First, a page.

Consumer electronics chain Best Buy announced Tuesday that it will close all of its Mexican stores, saying that the coronavirus pandemic has had a “profound” negative impact on the company.
The chain shut down eight of its stores earlier this year and will begin closing its remaining 41 on December 31. Best Buy México president Fernando Silva announced the decision in a call with investors.
“The effects of the pandemic have been very profound and it’s not viable for us to maintain our business in Mexico,” he said.
Silva praised the company’s employees and said they will be given severance pay and benefits beyond what is required by the law.
“We should feel very proud about what we achieved at Best Buy México: we built an extraordinary team and we established an exceptional culture,” he said.
“We transformed the way in which Mexicans interact with and are inspired by technology. … We built the No. 1 brand in technology … [and] our customers honored us with a growing market share. I don’t have anything left [to say] other than to thank with all my heart the workers and commercial partners who were part of this adventure during almost 13 years.”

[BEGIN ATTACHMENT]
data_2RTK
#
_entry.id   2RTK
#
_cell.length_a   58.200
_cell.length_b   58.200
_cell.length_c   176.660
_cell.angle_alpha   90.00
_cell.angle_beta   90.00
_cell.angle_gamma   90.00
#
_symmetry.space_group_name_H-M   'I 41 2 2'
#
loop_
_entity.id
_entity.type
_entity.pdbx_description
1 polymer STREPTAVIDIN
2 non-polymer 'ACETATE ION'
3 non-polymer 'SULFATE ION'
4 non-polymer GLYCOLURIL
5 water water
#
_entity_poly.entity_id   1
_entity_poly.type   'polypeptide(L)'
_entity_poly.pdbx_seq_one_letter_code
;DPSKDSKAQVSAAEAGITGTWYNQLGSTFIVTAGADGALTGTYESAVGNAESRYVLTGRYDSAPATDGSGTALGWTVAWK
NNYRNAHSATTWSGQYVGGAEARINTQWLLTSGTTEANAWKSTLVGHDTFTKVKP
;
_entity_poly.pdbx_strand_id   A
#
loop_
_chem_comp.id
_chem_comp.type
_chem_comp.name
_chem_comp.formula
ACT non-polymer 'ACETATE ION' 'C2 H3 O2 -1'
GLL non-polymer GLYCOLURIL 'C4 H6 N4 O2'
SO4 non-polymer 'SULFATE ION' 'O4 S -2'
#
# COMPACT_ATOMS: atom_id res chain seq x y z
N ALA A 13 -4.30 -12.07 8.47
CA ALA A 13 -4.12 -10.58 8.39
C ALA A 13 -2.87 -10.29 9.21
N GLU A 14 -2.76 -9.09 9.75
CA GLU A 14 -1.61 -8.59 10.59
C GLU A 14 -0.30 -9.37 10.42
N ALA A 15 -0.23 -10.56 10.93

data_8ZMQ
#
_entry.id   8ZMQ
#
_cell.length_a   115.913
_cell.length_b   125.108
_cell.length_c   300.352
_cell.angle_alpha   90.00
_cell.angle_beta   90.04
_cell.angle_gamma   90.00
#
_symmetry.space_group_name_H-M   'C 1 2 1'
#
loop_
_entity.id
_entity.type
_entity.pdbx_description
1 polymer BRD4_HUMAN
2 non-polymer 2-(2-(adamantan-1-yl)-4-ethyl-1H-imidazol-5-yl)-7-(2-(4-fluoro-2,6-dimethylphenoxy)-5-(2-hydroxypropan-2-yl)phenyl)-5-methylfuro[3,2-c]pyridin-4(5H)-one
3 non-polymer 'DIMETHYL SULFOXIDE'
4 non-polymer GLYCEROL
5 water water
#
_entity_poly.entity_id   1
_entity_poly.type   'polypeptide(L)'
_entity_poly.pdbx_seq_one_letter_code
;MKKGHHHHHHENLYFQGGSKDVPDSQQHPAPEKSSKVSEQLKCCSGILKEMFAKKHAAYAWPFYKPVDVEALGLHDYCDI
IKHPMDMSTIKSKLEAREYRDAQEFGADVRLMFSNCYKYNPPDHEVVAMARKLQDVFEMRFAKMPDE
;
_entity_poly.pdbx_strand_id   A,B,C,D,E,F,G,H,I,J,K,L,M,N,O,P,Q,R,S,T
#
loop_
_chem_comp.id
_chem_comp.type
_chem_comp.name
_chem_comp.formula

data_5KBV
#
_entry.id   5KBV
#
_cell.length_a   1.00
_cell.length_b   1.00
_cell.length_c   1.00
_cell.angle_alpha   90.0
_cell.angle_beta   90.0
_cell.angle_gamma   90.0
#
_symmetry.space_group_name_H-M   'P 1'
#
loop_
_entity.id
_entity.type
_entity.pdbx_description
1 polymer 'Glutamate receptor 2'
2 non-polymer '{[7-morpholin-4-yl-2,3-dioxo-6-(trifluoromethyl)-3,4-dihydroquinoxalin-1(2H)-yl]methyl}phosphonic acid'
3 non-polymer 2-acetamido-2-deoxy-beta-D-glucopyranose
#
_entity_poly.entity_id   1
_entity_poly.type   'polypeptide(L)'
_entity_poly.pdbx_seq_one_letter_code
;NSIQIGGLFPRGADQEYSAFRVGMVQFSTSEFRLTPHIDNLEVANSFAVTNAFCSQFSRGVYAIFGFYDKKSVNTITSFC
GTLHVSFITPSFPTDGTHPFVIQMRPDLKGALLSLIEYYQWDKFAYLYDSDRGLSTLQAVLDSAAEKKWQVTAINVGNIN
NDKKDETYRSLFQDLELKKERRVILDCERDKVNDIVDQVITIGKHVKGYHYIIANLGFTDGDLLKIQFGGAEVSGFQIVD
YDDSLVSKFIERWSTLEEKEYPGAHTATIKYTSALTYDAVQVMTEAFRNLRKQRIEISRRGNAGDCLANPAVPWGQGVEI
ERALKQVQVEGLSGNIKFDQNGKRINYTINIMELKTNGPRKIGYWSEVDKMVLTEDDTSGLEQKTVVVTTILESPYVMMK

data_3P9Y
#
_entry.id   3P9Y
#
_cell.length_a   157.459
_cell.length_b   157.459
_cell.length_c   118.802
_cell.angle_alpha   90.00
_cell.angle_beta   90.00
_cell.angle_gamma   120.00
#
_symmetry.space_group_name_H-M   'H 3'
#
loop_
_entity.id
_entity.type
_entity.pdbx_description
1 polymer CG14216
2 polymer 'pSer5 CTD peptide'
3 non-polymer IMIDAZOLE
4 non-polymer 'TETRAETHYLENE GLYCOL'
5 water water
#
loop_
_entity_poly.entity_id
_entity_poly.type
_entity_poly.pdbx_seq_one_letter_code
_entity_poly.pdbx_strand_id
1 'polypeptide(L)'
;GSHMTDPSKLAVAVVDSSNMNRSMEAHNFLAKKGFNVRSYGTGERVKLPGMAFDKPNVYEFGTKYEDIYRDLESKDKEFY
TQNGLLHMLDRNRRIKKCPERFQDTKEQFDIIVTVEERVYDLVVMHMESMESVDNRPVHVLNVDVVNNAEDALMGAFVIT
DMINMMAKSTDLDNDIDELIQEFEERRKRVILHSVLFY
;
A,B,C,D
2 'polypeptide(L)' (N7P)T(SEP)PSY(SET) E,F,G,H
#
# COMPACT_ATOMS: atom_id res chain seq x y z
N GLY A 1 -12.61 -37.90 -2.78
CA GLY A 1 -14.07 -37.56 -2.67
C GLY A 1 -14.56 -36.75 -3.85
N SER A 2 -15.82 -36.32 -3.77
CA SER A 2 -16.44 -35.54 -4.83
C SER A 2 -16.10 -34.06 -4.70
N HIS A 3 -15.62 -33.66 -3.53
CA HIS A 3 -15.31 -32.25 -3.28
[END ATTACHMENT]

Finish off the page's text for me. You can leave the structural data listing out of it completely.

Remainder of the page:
The successes in the Mexican market outlined by Silva were evidently insufficient to keep Best Buy here. It apparently took a big financial hit from having to close temporarily its brick-and-mortar stores due to the pandemic even though its online store remained open and demand for electronics increased as people made the shift to working and studying at home.
The company said in a statement that it will deliver all orders that have already been placed, adding that the Best Buy México website will continue to operate until all existing stock is sold.
Best Buy’s decision to close its stores comes after a successful 2019, during which the company opened several new locations. Just a year and a half ago, Silva said that online sales were on the rise and that the company was “very committed to Mexico.”
The coronavirus pandemic and associated restrictions have taken a heavy toll on the economy, with GDP slumping almost 20% in the second quarter of the year compared to the same period of 2019 and close to 9% in the third.
Source: El Financiero (sp)